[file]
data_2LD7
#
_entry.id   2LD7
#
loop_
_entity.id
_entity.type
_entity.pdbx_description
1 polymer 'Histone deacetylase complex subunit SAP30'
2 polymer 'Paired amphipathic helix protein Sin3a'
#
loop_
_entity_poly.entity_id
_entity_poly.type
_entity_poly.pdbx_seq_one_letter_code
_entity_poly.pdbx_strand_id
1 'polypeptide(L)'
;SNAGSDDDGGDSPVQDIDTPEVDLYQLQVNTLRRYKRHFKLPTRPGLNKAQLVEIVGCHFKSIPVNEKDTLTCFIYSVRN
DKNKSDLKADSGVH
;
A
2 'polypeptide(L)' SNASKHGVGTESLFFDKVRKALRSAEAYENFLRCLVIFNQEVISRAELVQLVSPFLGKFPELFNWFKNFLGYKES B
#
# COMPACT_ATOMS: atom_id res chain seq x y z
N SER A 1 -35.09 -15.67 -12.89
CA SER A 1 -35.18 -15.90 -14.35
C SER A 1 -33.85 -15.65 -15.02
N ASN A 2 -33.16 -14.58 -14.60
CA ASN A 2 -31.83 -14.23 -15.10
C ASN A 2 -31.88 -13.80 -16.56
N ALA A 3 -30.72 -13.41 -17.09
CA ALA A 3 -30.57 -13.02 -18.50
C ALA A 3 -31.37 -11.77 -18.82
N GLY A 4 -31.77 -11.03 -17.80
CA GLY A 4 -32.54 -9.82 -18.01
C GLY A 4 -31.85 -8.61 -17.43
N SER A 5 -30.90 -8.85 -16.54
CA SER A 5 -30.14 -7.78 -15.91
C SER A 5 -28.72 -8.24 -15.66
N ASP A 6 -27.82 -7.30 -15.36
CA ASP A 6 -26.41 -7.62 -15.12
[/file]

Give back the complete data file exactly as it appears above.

data_2LD7
#
_entry.id   2LD7
#
loop_
_entity.id
_entity.type
_entity.pdbx_description
1 polymer 'Histone deacetylase complex subunit SAP30'
2 polymer 'Paired amphipathic helix protein Sin3a'
#
loop_
_entity_poly.entity_id
_entity_poly.type
_entity_poly.pdbx_seq_one_letter_code
_entity_poly.pdbx_strand_id
1 'polypeptide(L)'
;SNAGSDDDGGDSPVQDIDTPEVDLYQLQVNTLRRYKRHFKLPTRPGLNKAQLVEIVGCHFKSIPVNEKDTLTCFIYSVRN
DKNKSDLKADSGVH
;
A
2 'polypeptide(L)' SNASKHGVGTESLFFDKVRKALRSAEAYENFLRCLVIFNQEVISRAELVQLVSPFLGKFPELFNWFKNFLGYKES B
#
# COMPACT_ATOMS: atom_id res chain seq x y z
N SER A 1 -35.09 -15.67 -12.89
CA SER A 1 -35.18 -15.90 -14.35
C SER A 1 -33.85 -15.65 -15.02
N ASN A 2 -33.16 -14.58 -14.60
CA ASN A 2 -31.83 -14.23 -15.10
C ASN A 2 -31.88 -13.80 -16.56
N ALA A 3 -30.72 -13.41 -17.09
CA ALA A 3 -30.57 -13.02 -18.50
C ALA A 3 -31.37 -11.77 -18.82
N GLY A 4 -31.77 -11.03 -17.80
CA GLY A 4 -32.54 -9.82 -18.01
C GLY A 4 -31.85 -8.61 -17.43
N SER A 5 -30.90 -8.85 -16.54
CA SER A 5 -30.14 -7.78 -15.91
C SER A 5 -28.72 -8.24 -15.66
N ASP A 6 -27.82 -7.30 -15.36
CA ASP A 6 -26.41 -7.62 -15.12